In our last article we explained the basic idea of RAID, as well as the most commonly used terms when talking about this type of storage. In this second part, we’ll take a look at what RAID levels are and explore how some of the traditional level configurations work. We’ll also find out what challenges RAID storage can bring if data recovery services are required. Let’s take a look!
RAID storage levels
First, let’s delve into the three key concepts in RAID: mirroring, the copying of data to more than one disk; striping, the splitting of data across more than one disk; and error correction, where redundant data is stored to allow problems to be detected and possibly fixed (known as fault tolerance). Different RAID setups use one or more of these techniques, depending on the system requirements.
Standard RAID configurations such as these are referred to as levels. There were five levels originally created, but many more variations have evolved, notably several nested levels and many non-standard levels (mostly proprietary). Already we have seen RAID levels expand from RAID 0 all the way to RAID 51 (and beyond). Different levels have different types of redundancy, and a trade-off usually has to be made between fault tolerance and performance, depending on the application. For example some basic levels include:
RAID 0 – Often called ‘striping’ and is the most basic RAID level. Offers no redundancy but excellent performance. Data is striped across at least two disks and with every disk added, read/write performance and storage capacity is increased over a single drive.
RAID 1 – This level is also called ‘mirroring’, which (as the name suggests) mirrors the same data across two disks – providing the lowest level of RAID redundancy. This level offers up to double the read performance over a single drive, but no increase in write speed. Stored data is always accessible as long as one disk is still working.
RAID 5 – This is a common configuration that offers a decent compromise between security and performance. It requires at least three disks and provides a gain in read speeds but no increase in write performance. RAID 5 introduces ‘parity’ to the array, which takes up the space of one disk in total. This level can tolerate one disk failure.
RAID 6 – This takes the concept of RAID 5 further – a minimum of four disks are required and dual-parity is introduced, meaning data can be recreated even if two disks fail within the array.
Modern RAID arrays
Nowadays there are many different ways to get more out of your RAID system. However, given the highly complicated and technical nature of modern arrays (and how they can be utilised with other complex systems for significant efficiency and cost benefits, such as virtualisation), it is not uncommon for one of these technologies to suffer a fault. When this happens, due to the interconnectivity of multiple systems this can potentially cause significant data loss, which can cost businesses millions in downtime.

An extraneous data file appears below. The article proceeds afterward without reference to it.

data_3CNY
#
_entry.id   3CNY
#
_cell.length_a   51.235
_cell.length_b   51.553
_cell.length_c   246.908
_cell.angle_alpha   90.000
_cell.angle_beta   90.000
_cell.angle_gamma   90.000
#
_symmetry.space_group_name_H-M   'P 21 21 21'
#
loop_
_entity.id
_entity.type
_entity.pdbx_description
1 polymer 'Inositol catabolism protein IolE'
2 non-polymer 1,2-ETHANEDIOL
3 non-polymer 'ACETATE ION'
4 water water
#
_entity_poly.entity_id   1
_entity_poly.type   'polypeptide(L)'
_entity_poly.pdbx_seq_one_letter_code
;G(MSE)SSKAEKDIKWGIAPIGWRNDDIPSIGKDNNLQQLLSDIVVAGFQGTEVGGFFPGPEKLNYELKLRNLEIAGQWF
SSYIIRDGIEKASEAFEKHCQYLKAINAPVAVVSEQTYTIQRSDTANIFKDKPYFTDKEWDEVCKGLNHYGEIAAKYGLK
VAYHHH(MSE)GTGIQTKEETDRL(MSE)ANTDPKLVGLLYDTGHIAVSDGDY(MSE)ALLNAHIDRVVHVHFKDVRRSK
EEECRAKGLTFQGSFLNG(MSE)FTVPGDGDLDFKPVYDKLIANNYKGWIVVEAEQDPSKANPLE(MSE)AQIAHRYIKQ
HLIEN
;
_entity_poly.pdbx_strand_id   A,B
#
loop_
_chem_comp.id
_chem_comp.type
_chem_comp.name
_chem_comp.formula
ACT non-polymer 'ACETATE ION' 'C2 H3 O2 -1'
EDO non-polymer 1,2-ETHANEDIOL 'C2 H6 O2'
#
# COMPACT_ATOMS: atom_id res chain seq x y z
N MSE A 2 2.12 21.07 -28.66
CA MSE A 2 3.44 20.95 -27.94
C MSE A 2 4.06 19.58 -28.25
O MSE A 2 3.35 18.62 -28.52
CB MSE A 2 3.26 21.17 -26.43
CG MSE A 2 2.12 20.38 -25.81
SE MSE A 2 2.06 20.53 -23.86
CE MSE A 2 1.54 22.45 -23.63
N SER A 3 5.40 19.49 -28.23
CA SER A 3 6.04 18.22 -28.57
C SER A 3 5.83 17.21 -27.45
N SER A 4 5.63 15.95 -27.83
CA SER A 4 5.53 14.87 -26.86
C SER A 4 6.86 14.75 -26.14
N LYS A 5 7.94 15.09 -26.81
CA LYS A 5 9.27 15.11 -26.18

Modern RAID arrays can also utilise multiple file systems, like BTRFS or ZFS at hardware level, with NTFS or HFS layered over the top for application support via virtualisation.
Challenges for data recovery
As you may have gathered by now, RAID arrays are highly complex. This is often intensified within enterprise IT infrastructures, as RAID systems are used mostly for business critical applications; where availability and efficiency are crucial factors. What’s more, add-on technologies like virtualisation or database applications can spell disaster for a business if the system was to fail.
From a data recovery perspective, it would usually be necessary to not only reconstruct the RAID file system and bypass any physical failures, but to also assess any virtualised architecture that may exist. This can often make a recovery attempt extremely complex and time-consuming; however in many cases recoveries can be very successful.
Unfortunately drives can (and will) fail at some point in their lifetime. When this does happen, if individual drives fail then (assuming it is a RAID 1 or greater) the faulty drive can just be replaced with a new one and have the data storage map rebuilt with zero data loss. Though if a drive failure exceeds the redundancy capacity of the RAID you should consult with a data recovery specialist for the best chance of recovering your data. It is imperative to make sure that your chosen provider has the tools and expertise to recover from any configuration or data loss situation. You should also assess whether or not they have direct partnerships with storage vendors and development capabilities for accommodating bespoke configurations.
Want more information about how RAID works? Why not check out our convenient podcast where we interview an expert data recovery engineer on the do’s and don’ts of using RAID systems.